Now you may have been catechized and confirmed years ago. But you will never outgrow the catechism. There’s nobody in this room who knows the Bible and the Christian faith as well as Dr. Luther. Yet listen to what he says: “I act as a child who is being taught the catechism. Every morning–and whenever I have time–I read and say, word for word, the Ten Commandments, the Creed, the Lord’s Prayer, the Psalms, and such. I must still read and study them daily. Yet I cannot master the catechism as I wish. But I must remain a child and pupil of the catechism, and am glad to remain so.”

The Ten Commandments, the Creed, the Lord’s Prayer, Baptism, Confession, the Lord’s Supper–these are the chief parts of Christian teaching. There are Daily Prayers, the Table of Duties, and a little exercise to help you prepare for the Sacrament. And while the words never change, you will change. You will hopefully be maturing in the faith and discovering new truths in these biblical teachings. And you will be encountering new situations in your life to which these teachings will speak. So you will never outgrow the catechism. It will serve as a roadmap for understanding the Scriptures and your handbook for daily Christian living.

So I encourage you to take advantage of the catechesis class that will be starting this week. This Tuesday, to be exact. I’ll be offering this class two times on Tuesdays: one, at 3:30 at St. Matthew-Bonne Terre, and the other, at 6:30 at Grace-De Soto. If you can’t make one on a given week, maybe you can make the other. And the classes will be recorded, if you can’t make either time. Talk to me if you’re interested, and I can give you more details. I’ve taught the catechism many, many times, to youth and to adults, and it never fails: Even lifelong church members will tell me they have discovered new insights as they have gone through the catechism once again.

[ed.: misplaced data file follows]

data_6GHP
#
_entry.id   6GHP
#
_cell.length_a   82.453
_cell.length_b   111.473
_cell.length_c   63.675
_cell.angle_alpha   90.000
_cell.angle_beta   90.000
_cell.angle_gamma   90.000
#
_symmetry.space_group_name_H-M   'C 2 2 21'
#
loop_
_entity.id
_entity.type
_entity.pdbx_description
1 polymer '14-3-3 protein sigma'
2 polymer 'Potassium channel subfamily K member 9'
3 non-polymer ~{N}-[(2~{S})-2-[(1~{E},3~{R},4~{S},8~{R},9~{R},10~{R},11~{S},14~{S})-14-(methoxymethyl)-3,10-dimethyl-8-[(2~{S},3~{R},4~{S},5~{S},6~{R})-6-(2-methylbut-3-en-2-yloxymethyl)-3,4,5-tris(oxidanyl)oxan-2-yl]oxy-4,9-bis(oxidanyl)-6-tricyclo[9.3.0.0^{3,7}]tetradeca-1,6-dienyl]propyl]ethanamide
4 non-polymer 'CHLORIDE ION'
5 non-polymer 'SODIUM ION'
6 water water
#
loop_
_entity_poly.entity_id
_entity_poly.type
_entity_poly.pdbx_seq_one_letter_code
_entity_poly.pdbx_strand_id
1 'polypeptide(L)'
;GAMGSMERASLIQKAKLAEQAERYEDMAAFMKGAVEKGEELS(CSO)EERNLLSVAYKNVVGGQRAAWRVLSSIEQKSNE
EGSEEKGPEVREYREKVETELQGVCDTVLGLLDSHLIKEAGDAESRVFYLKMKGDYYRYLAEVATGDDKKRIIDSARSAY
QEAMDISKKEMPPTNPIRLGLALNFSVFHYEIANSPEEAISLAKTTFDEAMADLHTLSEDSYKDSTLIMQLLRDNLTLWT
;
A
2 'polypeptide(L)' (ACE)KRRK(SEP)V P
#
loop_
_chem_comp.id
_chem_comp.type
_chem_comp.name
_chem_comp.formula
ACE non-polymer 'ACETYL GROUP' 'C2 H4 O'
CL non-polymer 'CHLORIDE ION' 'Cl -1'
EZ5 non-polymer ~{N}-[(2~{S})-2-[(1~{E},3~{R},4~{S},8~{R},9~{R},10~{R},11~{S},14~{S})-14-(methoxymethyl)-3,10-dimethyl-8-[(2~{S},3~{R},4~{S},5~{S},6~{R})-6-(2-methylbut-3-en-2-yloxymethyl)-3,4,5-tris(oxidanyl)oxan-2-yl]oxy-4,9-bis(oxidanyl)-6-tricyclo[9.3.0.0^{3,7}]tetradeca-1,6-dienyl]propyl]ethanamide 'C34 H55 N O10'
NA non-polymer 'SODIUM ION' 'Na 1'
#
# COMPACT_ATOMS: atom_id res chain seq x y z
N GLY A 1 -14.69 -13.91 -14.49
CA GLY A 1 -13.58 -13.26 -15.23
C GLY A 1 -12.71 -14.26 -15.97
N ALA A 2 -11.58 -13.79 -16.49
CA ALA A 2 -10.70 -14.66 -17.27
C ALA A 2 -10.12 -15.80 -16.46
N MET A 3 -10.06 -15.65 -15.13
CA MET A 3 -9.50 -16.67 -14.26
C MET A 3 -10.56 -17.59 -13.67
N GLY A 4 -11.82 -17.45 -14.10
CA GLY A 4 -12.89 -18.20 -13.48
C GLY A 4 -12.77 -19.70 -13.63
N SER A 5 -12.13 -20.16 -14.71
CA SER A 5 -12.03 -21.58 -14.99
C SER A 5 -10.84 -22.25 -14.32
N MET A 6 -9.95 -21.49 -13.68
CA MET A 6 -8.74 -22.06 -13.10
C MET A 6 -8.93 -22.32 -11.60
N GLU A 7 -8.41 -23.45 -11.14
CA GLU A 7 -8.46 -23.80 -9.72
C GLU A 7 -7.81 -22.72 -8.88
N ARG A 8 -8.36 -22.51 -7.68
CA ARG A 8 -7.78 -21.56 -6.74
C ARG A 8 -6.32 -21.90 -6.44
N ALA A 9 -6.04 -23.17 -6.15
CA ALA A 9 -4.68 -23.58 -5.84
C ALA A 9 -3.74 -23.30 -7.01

Brothers and sisters, our Lord Jesus Christ tells us in the Gospel reading today: “If you abide in my word, you are truly my disciples, and you will know the truth, and the truth will set you free.” And this is what catechesis does. It is a way for you to abide in Jesus’ word, to continue in his precious gospel. As you abide in his word, you will grow as Jesus’ disciple, as his follower. And through God’s Word, the Holy Spirit will guide you into all truth, to know deep down the reality of what life is all about. It is about life with God, new life now and eternal life forever, through faith in Jesus Christ. This is the truth that sets you free. It sets you free from sin, death, and the power of the devil. This word of Christ is liberating, life-giving truth. So let the word of Christ dwell in you richly.

The catechism will help you with that. The catechism is designed to inculcate the wonderful gospel truths in your heart, in your mind, and in your daily living. It is a joyful thing. And this is why we are giving thanks to God for this great teaching tool today on Reformation Day, and kicking off our catechism class this week.

Lord, help us ever to retain
The Catechism’s doctrine plain
As Luther taught the Word of truth
In simple style to tender youth.

Published in: on October 24, 2020 at 9:34 pm  Leave a Comment